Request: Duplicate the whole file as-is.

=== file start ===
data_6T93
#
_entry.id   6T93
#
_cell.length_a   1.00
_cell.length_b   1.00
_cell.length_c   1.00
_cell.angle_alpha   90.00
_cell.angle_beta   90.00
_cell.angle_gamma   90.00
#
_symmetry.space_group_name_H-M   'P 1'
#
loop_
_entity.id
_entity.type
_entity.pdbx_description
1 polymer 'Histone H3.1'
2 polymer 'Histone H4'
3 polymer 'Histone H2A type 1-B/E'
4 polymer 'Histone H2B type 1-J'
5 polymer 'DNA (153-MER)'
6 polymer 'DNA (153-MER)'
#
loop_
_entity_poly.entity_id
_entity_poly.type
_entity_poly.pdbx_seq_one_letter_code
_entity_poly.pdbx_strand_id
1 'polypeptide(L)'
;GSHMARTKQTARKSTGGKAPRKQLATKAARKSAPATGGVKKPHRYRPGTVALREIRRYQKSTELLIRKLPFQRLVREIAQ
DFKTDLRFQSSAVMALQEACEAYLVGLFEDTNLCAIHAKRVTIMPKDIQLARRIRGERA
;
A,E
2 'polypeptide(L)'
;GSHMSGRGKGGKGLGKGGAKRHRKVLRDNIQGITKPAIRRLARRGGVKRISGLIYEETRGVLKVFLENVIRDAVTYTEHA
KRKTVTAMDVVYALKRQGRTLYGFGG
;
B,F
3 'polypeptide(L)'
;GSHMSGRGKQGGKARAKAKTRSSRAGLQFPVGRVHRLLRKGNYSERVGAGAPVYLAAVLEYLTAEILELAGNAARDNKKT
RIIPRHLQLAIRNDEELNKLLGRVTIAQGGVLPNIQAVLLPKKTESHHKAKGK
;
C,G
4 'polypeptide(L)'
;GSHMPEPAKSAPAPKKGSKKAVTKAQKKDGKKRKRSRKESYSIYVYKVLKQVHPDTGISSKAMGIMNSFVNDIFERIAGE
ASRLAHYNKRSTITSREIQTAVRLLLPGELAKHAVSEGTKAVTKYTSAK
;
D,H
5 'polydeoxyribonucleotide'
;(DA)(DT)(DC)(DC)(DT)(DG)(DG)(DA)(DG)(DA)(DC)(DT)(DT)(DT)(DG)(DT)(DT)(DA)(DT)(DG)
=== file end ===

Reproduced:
data_6T93
#
_entry.id   6T93
#
_cell.length_a   1.00
_cell.length_b   1.00
_cell.length_c   1.00
_cell.angle_alpha   90.00
_cell.angle_beta   90.00
_cell.angle_gamma   90.00
#
_symmetry.space_group_name_H-M   'P 1'
#
loop_
_entity.id
_entity.type
_entity.pdbx_description
1 polymer 'Histone H3.1'
2 polymer 'Histone H4'
3 polymer 'Histone H2A type 1-B/E'
4 polymer 'Histone H2B type 1-J'
5 polymer 'DNA (153-MER)'
6 polymer 'DNA (153-MER)'
#
loop_
_entity_poly.entity_id
_entity_poly.type
_entity_poly.pdbx_seq_one_letter_code
_entity_poly.pdbx_strand_id
1 'polypeptide(L)'
;GSHMARTKQTARKSTGGKAPRKQLATKAARKSAPATGGVKKPHRYRPGTVALREIRRYQKSTELLIRKLPFQRLVREIAQ
DFKTDLRFQSSAVMALQEACEAYLVGLFEDTNLCAIHAKRVTIMPKDIQLARRIRGERA
;
A,E
2 'polypeptide(L)'
;GSHMSGRGKGGKGLGKGGAKRHRKVLRDNIQGITKPAIRRLARRGGVKRISGLIYEETRGVLKVFLENVIRDAVTYTEHA
KRKTVTAMDVVYALKRQGRTLYGFGG
;
B,F
3 'polypeptide(L)'
;GSHMSGRGKQGGKARAKAKTRSSRAGLQFPVGRVHRLLRKGNYSERVGAGAPVYLAAVLEYLTAEILELAGNAARDNKKT
RIIPRHLQLAIRNDEELNKLLGRVTIAQGGVLPNIQAVLLPKKTESHHKAKGK
;
C,G
4 'polypeptide(L)'
;GSHMPEPAKSAPAPKKGSKKAVTKAQKKDGKKRKRSRKESYSIYVYKVLKQVHPDTGISSKAMGIMNSFVNDIFERIAGE
ASRLAHYNKRSTITSREIQTAVRLLLPGELAKHAVSEGTKAVTKYTSAK
;
D,H
5 'polydeoxyribonucleotide'
;(DA)(DT)(DC)(DC)(DT)(DG)(DG)(DA)(DG)(DA)(DC)(DT)(DT)(DT)(DG)(DT)(DT)(DA)(DT)(DG)